Marvel Premiere #51
Flashbacks and a flying villain!
"The Killing of Windeagle!”
Writer – Ed Hannigan
Penciller – Jerry Bingham
Inker – Gene Day
Letterer – Diana Albers
Colorist – Bob Sharen
Editor – Roger Stern
Editor-in-Chief – Jim Shooter
We’ve done the origin thing, as have the good folks over at Back to the Bins, so now we need to move forward to actual physical books that have shown up in the Crapbox. Lets see how they fair.
Charting the course of the Panther after his introduction is a rocky bumpy ride through multiple titles, including his first unsuccessful solo series. Panther hung out with the Fantastic Four for a bit after issue #53, but was sidelined for much of the time. He next showed up in Tales of Suspense when it was a split Iron Man / Captain America title in the latter’s stores for issues 97 through 99, which saw him venturing into New York City for the first time as the Panther. He joined the Avengers in issue number 52 in May of 1968 and was part of the team for a couple of years along with appearances in some Daredevil issues and Astonishing Tales where he fought Doc Doom.
Then Panther caught a break, the lead story in Jungle Action number 5 was all him, and all of this run I see is currently trending as a hot comic. The story was just a reprint of Avengers 62, but subsequent issues featured a new multi-issue length storyline which some say was the first true graphic novel. His adventures ran through the book’s end at issue 24. “Panther’s Rage” by Don McGregor and pencillers Rich Buckler, Gil Kane and Billy Graham with inks by a young Klaus Janson and Bob McLeod was the first arc which is the Kill-Monger saga for fans of the movie.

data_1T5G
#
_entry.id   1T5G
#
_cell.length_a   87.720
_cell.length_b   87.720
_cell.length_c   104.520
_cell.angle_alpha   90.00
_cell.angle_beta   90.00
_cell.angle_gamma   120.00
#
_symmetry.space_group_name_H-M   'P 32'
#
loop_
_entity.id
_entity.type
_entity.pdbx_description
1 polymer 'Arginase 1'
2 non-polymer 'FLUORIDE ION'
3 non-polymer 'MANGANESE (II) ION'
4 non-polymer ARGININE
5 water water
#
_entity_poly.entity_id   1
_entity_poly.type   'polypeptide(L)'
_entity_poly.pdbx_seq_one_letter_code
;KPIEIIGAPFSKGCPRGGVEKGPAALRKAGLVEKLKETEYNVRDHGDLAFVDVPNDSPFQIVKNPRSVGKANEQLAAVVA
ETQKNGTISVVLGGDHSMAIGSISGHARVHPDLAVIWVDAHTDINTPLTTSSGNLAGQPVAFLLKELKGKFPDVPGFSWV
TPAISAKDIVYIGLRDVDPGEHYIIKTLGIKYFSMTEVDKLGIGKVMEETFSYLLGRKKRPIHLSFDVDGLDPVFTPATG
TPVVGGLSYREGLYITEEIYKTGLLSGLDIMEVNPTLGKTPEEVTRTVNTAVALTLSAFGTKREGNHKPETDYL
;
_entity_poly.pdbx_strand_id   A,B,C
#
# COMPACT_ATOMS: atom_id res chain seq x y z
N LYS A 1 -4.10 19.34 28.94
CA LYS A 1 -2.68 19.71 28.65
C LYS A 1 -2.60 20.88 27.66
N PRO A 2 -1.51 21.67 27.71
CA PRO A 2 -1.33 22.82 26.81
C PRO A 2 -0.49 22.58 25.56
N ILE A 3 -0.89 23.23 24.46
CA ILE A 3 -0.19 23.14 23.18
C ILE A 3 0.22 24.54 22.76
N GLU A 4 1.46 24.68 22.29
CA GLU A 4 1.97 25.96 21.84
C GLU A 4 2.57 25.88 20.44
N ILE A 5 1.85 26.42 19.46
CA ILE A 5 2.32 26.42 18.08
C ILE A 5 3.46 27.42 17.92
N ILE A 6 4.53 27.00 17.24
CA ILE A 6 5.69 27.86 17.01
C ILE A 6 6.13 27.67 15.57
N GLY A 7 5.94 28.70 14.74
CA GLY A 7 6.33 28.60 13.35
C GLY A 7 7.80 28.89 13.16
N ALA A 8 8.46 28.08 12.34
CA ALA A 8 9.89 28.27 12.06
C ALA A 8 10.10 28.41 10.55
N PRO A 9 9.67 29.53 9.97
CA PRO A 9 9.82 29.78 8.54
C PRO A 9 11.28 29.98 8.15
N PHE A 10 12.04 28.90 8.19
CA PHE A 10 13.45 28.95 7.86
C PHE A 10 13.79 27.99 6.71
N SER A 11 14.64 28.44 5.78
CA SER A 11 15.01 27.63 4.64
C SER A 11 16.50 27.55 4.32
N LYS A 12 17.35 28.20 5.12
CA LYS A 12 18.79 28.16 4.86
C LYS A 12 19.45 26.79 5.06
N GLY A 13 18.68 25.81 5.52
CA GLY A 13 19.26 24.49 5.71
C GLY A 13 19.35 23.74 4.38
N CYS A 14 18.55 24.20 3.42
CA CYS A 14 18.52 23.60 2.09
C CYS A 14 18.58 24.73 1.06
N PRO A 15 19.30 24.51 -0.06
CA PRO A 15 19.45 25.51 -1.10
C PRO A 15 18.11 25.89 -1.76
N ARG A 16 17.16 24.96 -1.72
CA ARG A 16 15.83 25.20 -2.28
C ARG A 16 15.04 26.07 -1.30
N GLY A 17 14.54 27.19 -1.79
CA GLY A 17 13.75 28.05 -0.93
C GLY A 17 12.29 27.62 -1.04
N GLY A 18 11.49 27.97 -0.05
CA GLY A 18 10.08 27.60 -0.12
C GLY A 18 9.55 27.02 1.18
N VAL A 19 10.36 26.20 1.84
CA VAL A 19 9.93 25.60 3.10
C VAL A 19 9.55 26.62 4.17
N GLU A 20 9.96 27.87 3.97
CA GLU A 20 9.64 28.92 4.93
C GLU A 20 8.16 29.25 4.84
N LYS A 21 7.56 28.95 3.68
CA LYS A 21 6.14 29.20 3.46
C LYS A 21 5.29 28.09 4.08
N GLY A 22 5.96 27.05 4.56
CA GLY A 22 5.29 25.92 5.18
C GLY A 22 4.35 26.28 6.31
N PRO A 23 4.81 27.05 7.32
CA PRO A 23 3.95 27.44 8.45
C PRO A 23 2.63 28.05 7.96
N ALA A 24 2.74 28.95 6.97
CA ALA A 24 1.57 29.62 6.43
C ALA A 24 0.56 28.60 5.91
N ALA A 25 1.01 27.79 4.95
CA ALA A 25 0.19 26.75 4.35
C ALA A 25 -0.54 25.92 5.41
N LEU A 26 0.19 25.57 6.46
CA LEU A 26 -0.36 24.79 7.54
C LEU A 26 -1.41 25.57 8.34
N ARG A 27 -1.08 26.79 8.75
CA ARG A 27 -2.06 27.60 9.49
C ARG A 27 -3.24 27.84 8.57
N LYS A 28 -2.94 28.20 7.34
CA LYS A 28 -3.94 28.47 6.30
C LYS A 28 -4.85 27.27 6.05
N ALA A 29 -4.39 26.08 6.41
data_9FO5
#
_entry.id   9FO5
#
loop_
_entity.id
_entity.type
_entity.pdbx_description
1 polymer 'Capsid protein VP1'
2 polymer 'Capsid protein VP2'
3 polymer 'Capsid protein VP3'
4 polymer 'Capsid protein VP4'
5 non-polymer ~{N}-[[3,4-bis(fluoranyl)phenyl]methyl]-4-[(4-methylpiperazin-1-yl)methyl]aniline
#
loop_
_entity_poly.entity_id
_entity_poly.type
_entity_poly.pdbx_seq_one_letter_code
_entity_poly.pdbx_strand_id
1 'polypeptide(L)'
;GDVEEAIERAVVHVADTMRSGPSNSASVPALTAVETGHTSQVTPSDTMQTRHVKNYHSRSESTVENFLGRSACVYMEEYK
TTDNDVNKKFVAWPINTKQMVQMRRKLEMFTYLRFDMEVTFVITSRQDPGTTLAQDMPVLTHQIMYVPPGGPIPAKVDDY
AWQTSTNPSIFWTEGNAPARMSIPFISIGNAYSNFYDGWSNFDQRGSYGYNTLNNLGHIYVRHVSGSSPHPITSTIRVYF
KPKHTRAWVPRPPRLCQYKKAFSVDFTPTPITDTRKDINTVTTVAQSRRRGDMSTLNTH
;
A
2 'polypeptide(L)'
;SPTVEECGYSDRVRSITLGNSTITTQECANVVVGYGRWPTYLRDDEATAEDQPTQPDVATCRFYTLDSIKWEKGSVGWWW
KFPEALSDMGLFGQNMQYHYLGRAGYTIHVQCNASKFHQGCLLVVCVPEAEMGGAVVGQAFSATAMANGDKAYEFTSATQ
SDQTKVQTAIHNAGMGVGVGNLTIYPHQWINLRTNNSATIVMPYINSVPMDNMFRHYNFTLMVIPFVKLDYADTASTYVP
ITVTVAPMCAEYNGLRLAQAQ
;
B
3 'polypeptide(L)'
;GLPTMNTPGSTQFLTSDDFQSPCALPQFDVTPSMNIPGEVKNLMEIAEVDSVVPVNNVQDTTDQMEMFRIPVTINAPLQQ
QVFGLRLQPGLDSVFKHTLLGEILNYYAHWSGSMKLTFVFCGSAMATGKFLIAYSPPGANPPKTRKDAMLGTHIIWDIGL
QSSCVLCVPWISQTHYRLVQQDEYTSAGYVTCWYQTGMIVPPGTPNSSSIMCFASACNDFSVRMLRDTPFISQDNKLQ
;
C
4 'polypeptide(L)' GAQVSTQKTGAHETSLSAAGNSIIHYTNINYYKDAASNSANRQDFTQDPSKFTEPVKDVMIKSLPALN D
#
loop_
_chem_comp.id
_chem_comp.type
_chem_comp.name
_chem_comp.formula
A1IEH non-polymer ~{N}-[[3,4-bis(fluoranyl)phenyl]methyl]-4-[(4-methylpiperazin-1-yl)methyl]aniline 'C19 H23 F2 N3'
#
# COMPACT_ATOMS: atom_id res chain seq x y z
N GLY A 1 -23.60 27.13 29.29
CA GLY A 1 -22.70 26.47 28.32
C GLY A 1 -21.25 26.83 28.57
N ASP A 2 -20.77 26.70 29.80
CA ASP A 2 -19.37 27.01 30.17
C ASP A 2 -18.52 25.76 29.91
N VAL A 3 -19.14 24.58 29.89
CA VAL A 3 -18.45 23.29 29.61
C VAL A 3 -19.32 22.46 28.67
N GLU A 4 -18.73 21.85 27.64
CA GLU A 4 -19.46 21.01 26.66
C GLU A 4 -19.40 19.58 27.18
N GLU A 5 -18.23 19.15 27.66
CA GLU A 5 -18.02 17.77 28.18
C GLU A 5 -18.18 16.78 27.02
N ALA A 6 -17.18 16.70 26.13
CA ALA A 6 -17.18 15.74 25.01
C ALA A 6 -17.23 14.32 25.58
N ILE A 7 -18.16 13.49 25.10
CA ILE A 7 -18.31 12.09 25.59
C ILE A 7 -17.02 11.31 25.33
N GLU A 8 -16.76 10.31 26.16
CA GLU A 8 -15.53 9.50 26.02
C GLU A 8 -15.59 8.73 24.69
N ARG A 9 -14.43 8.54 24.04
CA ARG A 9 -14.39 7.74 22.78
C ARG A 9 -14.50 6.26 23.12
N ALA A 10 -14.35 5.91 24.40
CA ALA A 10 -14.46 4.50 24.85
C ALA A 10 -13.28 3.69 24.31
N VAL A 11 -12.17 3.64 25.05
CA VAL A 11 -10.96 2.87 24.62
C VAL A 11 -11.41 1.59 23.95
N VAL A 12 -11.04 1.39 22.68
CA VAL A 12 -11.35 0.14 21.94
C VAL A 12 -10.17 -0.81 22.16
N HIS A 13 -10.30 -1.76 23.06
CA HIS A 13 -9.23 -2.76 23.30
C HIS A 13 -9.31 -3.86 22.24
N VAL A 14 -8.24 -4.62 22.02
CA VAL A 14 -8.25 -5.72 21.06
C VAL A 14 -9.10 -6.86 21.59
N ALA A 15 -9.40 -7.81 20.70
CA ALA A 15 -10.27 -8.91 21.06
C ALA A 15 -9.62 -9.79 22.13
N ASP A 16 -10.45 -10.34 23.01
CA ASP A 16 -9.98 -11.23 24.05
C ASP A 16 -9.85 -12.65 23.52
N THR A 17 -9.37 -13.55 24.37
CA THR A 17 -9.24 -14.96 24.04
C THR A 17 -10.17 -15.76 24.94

Though popular with college students, the Jungle Action’s low sales numbers ensured its cancellation, but some might have heralded this as a victory for the character. Jack Kirby had returned to Marvel after leaving DC and reconciling with Stan Lee. He was handed a new self-titled Black Panther series as one of his starting books. After twelve issues, however, Kirby wanted to move on to other projects and the book was passed on to writer Ed Hannigan and artist Jerry Bingham. The title ran for three more issues before it was cancelled.
And that’s where we pick up with this issue. Hannigan and Bingham had started a new storyline right before cancellation and were allowed to complete the final three stories already written for Black Panther issues#16-18 in the pages of Marvel Premiere 51-53. This book is mostly recapping the second and final arc of Jungle Action to bring readers up to speed on where McGregor had taken the character, way less in the cosmic vein than Kirby. This storyline saw a return to the style of the more popular tales from Jungle Action.
I don’t have any of these McGregor books, but feel an urge to seek them out with all the press they’ve been given. Just a brief peek at the covers shows McGregor’s Panther fighting the Klan and trying to hold together his war torn nation from the machinations of Man-Ape.